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EXPLAINED: How to deal with fees on international postage to France

The Local France
The Local France - [email protected]
EXPLAINED: How to deal with fees on international postage to France
A French customs officer checks postal parcels (Photo by ERIC PIERMONT / AFP)

Been hit by unexpected charges when receiving a parcel in France sent from abroad? Here is how to calculate what you should be paying, and how to appeal if you think you have been charged incorrectly.


Many readers have described being hit with unexpected charges when receiving parcels sent from outside the EU, whether this is a birthday gift from a family member or an item purchased online.

So here's a look at what you should expect to pay.

Sending a parcel

If you are sending a parcel to a country outside the EU then you will need to fill out a customs declaration form explaining what is in your parcel and whether it is a gift or not.

Many post offices have automated kiosks where you can fill out and print off these forms. 


In addition to standard postal charges, you may also need to pay customs duties, depending on the value or your parcel and whether it is a gift or not.

There are three types of charges - postal charges, droits de douanes (customs duties) and TVA (value added tax or VAT). Depending on the country, as the sender you may or may not be able to pay these in advance.

Keep in mind that different countries have different the rules regarding what can and cannot be sent by post.


Receiving a parcel

The sender should always pay the postage fees, but when receiving a parcel you may have to pay import charges, if the sender has not already paid these, and VAT if it has not already been paid. You may also be liable for extra charges if the sender has not filled out the declaration correctly.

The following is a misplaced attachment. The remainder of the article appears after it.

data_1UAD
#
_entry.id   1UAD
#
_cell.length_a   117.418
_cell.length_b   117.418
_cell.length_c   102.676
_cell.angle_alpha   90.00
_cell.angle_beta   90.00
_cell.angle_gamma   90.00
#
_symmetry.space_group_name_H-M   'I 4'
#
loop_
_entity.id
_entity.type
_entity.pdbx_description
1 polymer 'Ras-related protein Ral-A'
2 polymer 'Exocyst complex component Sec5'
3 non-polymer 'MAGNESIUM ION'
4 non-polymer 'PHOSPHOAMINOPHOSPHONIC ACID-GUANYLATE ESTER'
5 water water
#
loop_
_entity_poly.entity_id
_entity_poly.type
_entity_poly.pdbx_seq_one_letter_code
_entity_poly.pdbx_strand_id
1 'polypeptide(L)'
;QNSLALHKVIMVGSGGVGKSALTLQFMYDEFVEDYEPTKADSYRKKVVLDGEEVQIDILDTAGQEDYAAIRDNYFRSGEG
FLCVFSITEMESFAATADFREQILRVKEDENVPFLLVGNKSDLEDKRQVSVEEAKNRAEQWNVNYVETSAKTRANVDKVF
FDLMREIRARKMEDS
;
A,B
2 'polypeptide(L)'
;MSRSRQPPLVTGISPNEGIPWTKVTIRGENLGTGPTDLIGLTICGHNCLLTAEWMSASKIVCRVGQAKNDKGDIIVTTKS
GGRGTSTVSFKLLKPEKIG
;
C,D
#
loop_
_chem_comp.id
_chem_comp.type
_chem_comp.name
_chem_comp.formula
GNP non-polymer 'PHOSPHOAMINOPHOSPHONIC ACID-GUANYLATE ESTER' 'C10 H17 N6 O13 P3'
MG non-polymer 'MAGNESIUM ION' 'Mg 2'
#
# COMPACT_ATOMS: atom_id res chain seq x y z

There are also certain items that cannot be sent by mail to France, so it's possible that your parcel will be impounded at the border if it contains banned items (which include certain foodstuffs, weapons, certain types of chemicals or medications that are not permitted within the EU).  

What are these extra charges?

In addition to the shipping or postage charges, there are also customs duties (Droits de douane), value-added tax (VAT, or TVA) and handing fees (frais de gestion) to consider.

Customs duties typically range from between zero to 20 percent of the item's total value, and they depend on the item itself. For example, the duty charged on perfume is different than that for shoes. If the parcel is marked as a gift with a value of less than €45 (excluding VAT), then a customs duty should not be applied.  

Similarly, if the item has a value of less than €150 (excluding transport and insurance costs) then it should not incur a duty fee, though this depends on the nature of the product.

Since 2021, Value-added tax (VAT or TVA in French) applies to all goods and items imported into France from a non-EU country. The standard rate is 20 percent, although reduced rates apply to certain products, such as books.

Handling fees - these are the additional charges incurred by La Poste to process your item. They range from ranging from €2 to €8 depending on whether they are paid online or in person. 

Why would I be paying these charges as the recipient?

The thing that frequently baffles and frustrates people is that the charges seem inconsistent - you can receive one parcel and pay nothing and then receive another parcel of similar value and have to pay a fee. This is particularly annoying if the item is a gift, as you end up paying to receive your own birthday or Christmas gift.

The basic rule is that all customs duties and VAT must be paid - and if the seller hasn't paid them, then you as the recipient will have to.

But in practice whether the fees have been paid by the seller depends on various things such as who is sending the item, where they're sending it from and which courier they have used. 

If you're buying items online then large retailers with an international presence, such as Amazon, may include duty and VAT in the overall bill, but small companies or shops without experience shipping internationally may not offer this option, meaning you will have to pay when the parcel arrives.